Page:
Vaxart announces Phase I results of tablet influenza vaccine

Vaxart, Inc., a San Francisco-based vaccine development company, announced positive safety and immunogenicity data on Wednesday from Phase I clinical studies with its oral tablet H1N1 seasonal influenza vaccine candidate.

In a placebo controlled, double-blind, randomized, dose-escalation study, Vaxart's oral H1N1 influenza vaccine generated serum anti-hemagglutinin antibody responses and influenza HA-specific T-cell responses in 75 percent to 80 percent of subjects. After the success of the Phase I trial, Vaxart chose to accelerate the development of its oral vaccines for two influenza B strains and for H3N2 influenza.

"This human data along with substantial preclinical data confirms our tablet vaccines elicit protective immune responses and that the Vaxart oral vaccine platform can be used for a wide range of recombinant protein vaccines," Sean Tucker, Vaxart's founder and chief scientific officer, said. "We are now evaluating an optimized version of our oral H1N1 influenza vaccine in a follow-on phase Ib study and look forward to advancing the oral H3N2 and B-strain influenza vaccines into the clinic."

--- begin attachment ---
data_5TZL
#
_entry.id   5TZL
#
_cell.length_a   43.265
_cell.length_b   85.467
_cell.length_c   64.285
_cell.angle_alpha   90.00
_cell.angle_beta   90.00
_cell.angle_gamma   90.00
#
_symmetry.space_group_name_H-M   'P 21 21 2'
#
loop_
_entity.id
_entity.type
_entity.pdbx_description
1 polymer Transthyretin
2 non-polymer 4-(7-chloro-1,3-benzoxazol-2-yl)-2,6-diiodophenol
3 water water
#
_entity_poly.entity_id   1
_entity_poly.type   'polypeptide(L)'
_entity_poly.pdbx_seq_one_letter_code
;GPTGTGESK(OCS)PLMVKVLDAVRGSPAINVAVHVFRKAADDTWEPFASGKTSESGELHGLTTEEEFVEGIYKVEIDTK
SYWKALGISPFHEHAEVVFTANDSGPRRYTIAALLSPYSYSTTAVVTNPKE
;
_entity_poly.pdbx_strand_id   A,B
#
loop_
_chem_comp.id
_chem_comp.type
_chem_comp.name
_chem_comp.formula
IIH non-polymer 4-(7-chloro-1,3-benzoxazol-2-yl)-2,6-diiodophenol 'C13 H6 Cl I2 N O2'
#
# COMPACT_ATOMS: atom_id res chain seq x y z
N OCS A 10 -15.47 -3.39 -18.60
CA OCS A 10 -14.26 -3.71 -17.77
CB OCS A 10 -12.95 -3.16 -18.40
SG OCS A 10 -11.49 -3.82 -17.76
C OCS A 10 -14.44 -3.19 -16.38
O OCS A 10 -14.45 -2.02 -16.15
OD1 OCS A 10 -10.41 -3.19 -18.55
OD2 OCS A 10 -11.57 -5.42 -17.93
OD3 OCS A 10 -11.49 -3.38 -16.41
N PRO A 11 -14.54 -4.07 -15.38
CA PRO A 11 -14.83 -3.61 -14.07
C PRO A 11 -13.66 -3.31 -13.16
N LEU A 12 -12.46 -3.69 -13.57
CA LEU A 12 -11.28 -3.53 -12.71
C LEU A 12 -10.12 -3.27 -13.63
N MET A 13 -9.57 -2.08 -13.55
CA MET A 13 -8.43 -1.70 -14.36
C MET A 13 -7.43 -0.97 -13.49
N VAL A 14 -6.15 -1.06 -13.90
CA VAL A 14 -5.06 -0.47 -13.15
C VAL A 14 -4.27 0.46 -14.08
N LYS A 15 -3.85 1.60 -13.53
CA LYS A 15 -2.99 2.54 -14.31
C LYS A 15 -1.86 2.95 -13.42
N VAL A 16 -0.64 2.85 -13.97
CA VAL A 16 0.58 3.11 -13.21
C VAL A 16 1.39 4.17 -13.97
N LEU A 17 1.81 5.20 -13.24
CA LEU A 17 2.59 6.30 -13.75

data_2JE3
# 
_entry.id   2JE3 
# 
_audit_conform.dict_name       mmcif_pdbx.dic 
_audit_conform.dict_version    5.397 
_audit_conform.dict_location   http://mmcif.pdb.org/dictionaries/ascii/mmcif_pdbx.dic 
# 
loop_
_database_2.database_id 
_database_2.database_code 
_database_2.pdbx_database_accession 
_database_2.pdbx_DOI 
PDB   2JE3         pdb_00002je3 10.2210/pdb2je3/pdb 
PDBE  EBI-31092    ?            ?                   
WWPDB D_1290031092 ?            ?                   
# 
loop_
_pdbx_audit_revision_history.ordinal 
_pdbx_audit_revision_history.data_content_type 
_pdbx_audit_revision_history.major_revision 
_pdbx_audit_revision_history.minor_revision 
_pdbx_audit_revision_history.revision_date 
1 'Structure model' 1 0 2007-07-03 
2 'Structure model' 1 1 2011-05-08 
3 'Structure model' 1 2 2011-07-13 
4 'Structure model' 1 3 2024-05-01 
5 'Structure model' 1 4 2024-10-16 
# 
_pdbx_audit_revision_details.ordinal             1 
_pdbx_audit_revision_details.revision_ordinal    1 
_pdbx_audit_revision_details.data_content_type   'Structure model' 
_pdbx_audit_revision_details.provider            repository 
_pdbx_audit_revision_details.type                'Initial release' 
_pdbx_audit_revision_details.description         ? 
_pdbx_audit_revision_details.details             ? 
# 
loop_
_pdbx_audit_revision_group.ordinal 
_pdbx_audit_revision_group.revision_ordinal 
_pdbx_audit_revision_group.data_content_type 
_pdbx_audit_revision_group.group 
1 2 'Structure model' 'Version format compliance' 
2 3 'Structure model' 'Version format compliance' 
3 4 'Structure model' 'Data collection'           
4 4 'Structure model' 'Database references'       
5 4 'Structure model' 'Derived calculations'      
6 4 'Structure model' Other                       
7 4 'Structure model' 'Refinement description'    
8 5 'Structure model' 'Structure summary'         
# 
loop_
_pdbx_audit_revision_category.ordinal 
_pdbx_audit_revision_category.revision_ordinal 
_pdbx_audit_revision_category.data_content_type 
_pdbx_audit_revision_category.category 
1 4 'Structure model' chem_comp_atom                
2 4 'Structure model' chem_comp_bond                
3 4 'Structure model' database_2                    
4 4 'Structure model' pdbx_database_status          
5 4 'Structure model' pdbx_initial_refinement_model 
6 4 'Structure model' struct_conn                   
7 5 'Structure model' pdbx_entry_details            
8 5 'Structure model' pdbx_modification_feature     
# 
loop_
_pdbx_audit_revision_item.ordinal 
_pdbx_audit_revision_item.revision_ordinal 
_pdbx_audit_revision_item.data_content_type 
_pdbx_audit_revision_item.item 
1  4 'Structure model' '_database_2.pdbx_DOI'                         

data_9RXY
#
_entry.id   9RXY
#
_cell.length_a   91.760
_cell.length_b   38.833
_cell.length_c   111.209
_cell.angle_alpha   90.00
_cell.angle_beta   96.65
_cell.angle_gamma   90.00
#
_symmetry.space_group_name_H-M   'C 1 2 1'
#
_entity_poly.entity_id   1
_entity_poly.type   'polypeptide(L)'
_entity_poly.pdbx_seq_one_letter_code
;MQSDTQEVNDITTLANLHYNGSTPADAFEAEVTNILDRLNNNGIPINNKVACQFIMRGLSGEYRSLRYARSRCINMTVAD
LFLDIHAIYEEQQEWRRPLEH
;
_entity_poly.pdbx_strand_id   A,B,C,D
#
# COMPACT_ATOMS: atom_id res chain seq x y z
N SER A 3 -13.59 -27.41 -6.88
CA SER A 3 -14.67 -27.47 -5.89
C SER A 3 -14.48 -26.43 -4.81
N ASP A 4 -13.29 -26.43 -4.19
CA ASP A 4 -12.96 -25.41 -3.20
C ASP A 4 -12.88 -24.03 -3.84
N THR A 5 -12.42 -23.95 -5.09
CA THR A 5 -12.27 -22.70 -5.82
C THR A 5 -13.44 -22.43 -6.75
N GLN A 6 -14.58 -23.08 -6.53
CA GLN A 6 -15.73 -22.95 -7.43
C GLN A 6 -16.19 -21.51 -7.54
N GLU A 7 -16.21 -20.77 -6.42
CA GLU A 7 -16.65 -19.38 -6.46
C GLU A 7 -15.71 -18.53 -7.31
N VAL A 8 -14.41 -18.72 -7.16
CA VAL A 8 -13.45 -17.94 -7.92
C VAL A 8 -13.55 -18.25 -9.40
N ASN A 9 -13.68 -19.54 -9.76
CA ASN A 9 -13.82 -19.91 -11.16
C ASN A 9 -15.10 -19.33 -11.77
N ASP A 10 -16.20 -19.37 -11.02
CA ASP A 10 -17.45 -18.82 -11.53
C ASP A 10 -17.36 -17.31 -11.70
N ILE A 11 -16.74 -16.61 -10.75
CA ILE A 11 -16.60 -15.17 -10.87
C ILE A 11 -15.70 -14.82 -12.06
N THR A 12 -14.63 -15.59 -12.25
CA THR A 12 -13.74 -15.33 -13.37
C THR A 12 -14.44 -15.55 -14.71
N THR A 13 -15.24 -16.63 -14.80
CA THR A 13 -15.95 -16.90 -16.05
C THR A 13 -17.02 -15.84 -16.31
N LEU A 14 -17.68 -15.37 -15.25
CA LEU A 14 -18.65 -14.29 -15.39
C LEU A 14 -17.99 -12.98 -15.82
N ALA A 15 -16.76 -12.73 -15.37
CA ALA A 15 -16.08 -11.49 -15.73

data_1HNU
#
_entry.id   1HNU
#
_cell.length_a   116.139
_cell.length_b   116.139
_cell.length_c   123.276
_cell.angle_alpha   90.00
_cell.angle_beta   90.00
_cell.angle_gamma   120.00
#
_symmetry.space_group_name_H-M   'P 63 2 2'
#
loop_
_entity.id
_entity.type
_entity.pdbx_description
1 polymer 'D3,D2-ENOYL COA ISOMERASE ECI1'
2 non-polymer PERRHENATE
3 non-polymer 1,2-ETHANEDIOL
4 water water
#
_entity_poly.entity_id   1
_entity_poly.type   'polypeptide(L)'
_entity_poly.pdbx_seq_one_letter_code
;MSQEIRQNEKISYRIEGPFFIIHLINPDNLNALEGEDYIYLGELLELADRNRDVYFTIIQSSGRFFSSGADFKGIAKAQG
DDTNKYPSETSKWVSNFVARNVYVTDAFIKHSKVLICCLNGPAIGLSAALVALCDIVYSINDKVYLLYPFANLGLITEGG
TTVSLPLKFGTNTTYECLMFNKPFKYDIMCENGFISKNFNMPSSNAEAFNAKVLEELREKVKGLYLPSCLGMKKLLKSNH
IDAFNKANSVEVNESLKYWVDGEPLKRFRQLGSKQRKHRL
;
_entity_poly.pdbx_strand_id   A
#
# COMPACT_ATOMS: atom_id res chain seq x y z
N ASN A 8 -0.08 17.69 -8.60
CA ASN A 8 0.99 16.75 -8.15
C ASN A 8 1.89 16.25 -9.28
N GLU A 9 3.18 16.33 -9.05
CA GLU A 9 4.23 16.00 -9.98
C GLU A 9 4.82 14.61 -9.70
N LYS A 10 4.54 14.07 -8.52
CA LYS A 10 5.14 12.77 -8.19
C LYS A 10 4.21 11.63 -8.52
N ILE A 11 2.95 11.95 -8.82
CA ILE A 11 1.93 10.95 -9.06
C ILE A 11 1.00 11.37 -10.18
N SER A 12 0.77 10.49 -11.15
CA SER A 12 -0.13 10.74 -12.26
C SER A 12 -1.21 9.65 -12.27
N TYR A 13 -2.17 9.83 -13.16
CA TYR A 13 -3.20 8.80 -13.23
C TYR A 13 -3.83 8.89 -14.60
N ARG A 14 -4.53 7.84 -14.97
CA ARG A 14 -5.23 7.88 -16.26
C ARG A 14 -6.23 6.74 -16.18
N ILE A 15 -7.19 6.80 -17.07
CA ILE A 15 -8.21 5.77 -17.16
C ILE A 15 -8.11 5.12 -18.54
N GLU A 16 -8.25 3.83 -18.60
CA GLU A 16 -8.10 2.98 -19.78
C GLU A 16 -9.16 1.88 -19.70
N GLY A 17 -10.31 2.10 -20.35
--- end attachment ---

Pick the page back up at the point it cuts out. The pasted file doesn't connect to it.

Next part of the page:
The H1N1 influenza vaccine candidate demonstrated no vaccine-related significant adverse effects. All adverse events were mild and were no more frequent than placebo. There were also no reactogenicity or tolerability issues.

"These studies show that we are closing in on an effective influenza vaccine that is administered using a simple user-friendly tablet," Wouter Latour, Vaxart's CEO, said. "Our vaccine tablets can be kept at room temperature for more than six months greatly simplifying the logistics of annual flu vaccination campaigns. In the event of a pandemic the Vaxart tablet vaccine could even be distributed by mail for self-administration at home. We are eager to make these public health benefits a reality."

Vaxart developed its influenza vaccine tablets through industry standard cell-culture and solid-dose manufacturing processes, which take much less time than egg-based vaccine manufacturing technologies.